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Tuesday, May 26, 2015

A Talking Dinosaur!

by Alton Gansky
Years ago, I received an e-newsletter from Shelf AwarenessShelf Awareness is about the book business and it contains news of interest to those of us who love books and publishing. This time it contained a blurb from a bookstore owner that got me thinking. Here’s the piece:

“He's Holding a Book in His Hand, and He's Shaking”
“About 20 years ago, I had an old guy come in here. He'd been living out here for many years and said he was looking for a book he'd had when he was a kid, so I sent him back to where the boys' books are. Anyhow, about 15 minutes later, he's holding a book in his hand, and he's shaking. He not only found the book, he found his name in it, when he was 9 years old. Can you believe that? He found his own copy, right on the shelf. The guy was actually crying. He was 80 years old or something, and tears were rolling down his cheeks.” (Bob Weinstein, owner of the Book Baron, Anaheim, Calif., in a wistful Los Angeles Times piece about his bookshop's imminent closing.)

Do you have a book from your childhood like that? As a child I read a great deal. I loved books. Mrs. Wells, my third-grade teacher held a reading contest. I was determined to read more books than anyone in class. She wrote our names on small, handmade paper rocket ships and my rocket would climb higher with each book I read.

Sigh, I came in second to Judy Reynolds. (The big cheater.)

Anyway, one of my favorite pastimes was finding a quiet place in the house and delving into a book. One of those still holds a special place in my heart. I remember how good I felt at the end of that read. The kind of feeling demonstrated by pulling the book to my chest and holding it like the treasure it was.

THE SHY STEGASAURUS OF CRICKET CREEK written by Evelyn Sibley Lampman and illustrated by Hubert Buel was written in 1955…long before my reading days. It would be a decade before I got around to it. Odd that a children’s book written a half-century ago should still be lodged in the gray matter between my ears. But who can turn a way from a story featuring brother/sister twins and a talking stegosaurus that lives on their ranch? Not me. I mean—a talking stegosaurus. It’s a fun yet sad story.

Evelyn Sibley Lampman, wife to a reporter, touched my life and stoked the coals of my imagination. The only place a talking stegosaurus can live is between the covers of a book. Evelyn—I feel comfortable calling anyone who leaves their fingerprints all over my brain by their first name—died in 1980. Pity. I’d like to thank her for the adventure.

What about you? Do you have a book from your childhood that won’t go away?

Alton Gansky is the author of over 40 books. He is also the director of the Blue Ridge Mountains Christian Writers Conference.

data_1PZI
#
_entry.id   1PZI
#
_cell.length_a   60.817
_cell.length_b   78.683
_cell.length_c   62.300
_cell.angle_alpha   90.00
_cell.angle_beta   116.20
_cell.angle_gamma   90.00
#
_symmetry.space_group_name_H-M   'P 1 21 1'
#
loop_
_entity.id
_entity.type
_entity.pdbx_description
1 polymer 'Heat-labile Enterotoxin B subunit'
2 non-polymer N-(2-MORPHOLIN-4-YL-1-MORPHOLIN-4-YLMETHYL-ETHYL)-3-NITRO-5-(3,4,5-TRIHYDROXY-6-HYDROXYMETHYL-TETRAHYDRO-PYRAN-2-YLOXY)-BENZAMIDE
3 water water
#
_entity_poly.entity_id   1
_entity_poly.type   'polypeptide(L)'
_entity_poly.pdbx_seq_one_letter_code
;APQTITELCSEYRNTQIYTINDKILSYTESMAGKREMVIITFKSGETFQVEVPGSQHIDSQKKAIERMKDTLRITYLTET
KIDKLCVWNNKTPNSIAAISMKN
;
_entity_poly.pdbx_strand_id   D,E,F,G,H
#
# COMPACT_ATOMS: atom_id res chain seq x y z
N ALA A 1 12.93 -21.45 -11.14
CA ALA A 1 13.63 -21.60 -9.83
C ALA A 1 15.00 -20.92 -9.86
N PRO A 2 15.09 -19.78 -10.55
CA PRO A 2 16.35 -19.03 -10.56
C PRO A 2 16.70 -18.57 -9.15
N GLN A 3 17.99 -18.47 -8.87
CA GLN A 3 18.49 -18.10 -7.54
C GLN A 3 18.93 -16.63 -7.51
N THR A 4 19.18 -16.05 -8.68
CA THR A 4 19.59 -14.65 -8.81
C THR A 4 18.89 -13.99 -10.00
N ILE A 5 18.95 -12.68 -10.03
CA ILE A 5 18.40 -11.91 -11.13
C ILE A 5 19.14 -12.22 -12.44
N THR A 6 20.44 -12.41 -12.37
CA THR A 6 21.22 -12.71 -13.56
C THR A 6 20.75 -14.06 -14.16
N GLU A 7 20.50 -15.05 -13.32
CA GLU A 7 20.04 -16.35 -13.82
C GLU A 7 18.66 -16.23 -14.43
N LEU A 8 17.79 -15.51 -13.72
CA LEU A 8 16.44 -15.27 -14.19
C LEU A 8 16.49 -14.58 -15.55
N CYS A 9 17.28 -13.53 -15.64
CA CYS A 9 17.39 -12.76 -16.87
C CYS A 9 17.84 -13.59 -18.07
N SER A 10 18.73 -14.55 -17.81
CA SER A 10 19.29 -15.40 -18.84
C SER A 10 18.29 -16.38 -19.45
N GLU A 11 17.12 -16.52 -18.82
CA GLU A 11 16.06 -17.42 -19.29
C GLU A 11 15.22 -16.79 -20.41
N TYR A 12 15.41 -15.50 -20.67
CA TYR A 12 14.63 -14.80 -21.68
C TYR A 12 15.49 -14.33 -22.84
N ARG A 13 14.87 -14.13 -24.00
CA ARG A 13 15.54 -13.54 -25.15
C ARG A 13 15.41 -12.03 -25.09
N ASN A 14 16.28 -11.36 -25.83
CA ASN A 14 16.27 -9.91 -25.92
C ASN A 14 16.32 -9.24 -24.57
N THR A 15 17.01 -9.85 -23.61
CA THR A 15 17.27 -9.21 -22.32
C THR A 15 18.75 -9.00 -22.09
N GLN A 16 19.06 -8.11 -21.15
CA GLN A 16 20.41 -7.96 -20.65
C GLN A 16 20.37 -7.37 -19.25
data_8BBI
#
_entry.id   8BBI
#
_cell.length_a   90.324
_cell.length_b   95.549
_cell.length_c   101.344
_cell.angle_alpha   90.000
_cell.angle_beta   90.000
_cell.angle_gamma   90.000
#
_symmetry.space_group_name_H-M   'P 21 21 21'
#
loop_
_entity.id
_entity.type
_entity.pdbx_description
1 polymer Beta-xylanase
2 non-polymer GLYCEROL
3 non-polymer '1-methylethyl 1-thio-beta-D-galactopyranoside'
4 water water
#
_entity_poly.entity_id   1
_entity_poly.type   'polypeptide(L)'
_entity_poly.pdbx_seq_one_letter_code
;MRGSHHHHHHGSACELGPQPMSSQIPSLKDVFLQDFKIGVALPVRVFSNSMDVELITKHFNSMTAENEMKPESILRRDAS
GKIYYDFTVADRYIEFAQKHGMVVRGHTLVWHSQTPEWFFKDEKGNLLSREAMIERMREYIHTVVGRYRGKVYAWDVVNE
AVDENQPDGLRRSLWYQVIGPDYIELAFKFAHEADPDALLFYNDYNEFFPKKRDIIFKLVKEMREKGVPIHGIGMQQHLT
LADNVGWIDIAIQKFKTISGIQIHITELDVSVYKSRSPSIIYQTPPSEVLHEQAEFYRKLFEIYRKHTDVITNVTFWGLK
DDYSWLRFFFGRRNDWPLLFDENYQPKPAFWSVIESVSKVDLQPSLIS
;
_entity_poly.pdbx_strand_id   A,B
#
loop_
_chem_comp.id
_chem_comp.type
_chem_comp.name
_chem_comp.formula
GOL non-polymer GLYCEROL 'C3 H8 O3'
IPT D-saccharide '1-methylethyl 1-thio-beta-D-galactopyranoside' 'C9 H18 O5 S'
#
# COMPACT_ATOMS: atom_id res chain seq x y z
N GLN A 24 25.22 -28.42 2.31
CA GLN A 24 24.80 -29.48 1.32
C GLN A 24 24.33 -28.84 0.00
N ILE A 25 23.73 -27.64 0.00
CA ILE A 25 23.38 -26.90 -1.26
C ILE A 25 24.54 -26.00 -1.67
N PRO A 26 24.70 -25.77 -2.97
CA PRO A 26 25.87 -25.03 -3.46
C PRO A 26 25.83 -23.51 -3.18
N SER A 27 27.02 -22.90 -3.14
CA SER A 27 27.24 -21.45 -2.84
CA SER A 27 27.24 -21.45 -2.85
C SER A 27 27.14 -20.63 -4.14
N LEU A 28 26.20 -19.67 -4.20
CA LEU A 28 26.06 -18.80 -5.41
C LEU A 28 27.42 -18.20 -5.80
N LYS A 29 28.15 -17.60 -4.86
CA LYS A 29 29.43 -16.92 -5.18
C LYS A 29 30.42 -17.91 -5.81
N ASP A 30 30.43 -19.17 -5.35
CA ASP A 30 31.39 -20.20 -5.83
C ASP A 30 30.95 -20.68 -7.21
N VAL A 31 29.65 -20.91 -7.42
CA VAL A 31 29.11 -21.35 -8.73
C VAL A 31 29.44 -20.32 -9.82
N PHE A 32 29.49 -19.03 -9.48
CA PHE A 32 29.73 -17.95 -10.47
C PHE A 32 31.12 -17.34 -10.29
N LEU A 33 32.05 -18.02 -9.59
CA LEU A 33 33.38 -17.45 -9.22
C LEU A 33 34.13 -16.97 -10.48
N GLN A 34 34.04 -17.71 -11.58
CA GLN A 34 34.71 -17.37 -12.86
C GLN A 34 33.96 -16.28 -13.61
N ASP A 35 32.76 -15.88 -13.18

1. I'd have to say the Trixie Belden series. I read every single one that was out when I was a kid. They fled my imagination, which didn't need a lot of fueling. After I'd finished one of the books, I'd make up my own story. I didn't write them down back then, but I played them out with my dolls.

    Another book was The Blossoming of Patricia the Less. It had been my mother's favorite book as a child and I read it over and over again.

    Thanks for a trip down memory lane, Al.

  2. In grade school I got an illustrated version of Black Beauty for Christmas that I still have to this day (and that was a lonnnggg time ago). I loved every single one of The Black Stallion books by Walter Farley. And one that haunts me - makes me cry to even mention it - is Comanche of the Seventh about a war horse.

  3. Ane, I, too read all the Trixie Belden books! And many Nancy Drew... A Wrinkle in Time was also a favorite, as well as all the Little House on the Prairie series..... Mark Twain....And then on to many adventure novels. Reading was a wonderful way to escape from the stresses of an ill parent. And Thank The Lord for encouraging teachers!

  4. Alton,

    My most favorite childhood books won't go away because they're tucked safely into my book closet. What are they?

    My favorite stories from Walter Farley's The Black Stallion series and a horse story by Thomas C. Hinkley.

    There are others I'd love to get my hands on, if I could find good copies, namely the Golden Shape book Bambi, and a pocket guide to the constellations. I can still see the illustrations and remember the cold winter nights in Michigan, standing out behind the barn, gazing up at the night sky. Alas, if I could only remember the name of the book!

  5. My kindergarten or first grade teacher read us a story that had a girl with boing-boing curls. I didn't know the name of the book, and somehow I missed reading this series until I was an adult. I was thrilled to find the girl with the boing-boing curls in the Ramona books by Beverly Cleary!

  6. I'm sure I became a writer because of so many wonderful childhood reads. The Yearling broke my heart but I loved every second of it. I stumbled accidentally upon the Little House books and devoured them many times over. Eleanor Estes, with The Moffats, was a perennial favorite. I could go on and on. I have a strong love of children's books to this day. I've actually looked up some of my old favorites on ebay and Amazon and re-read them, but I discovered something sad in the process: Reading a book that was magical at age 12 doesn't deliver the same magic as an adult. It's like trying to go home to where you grew up. The house may still be there, and may even look the same. But you can't go back!


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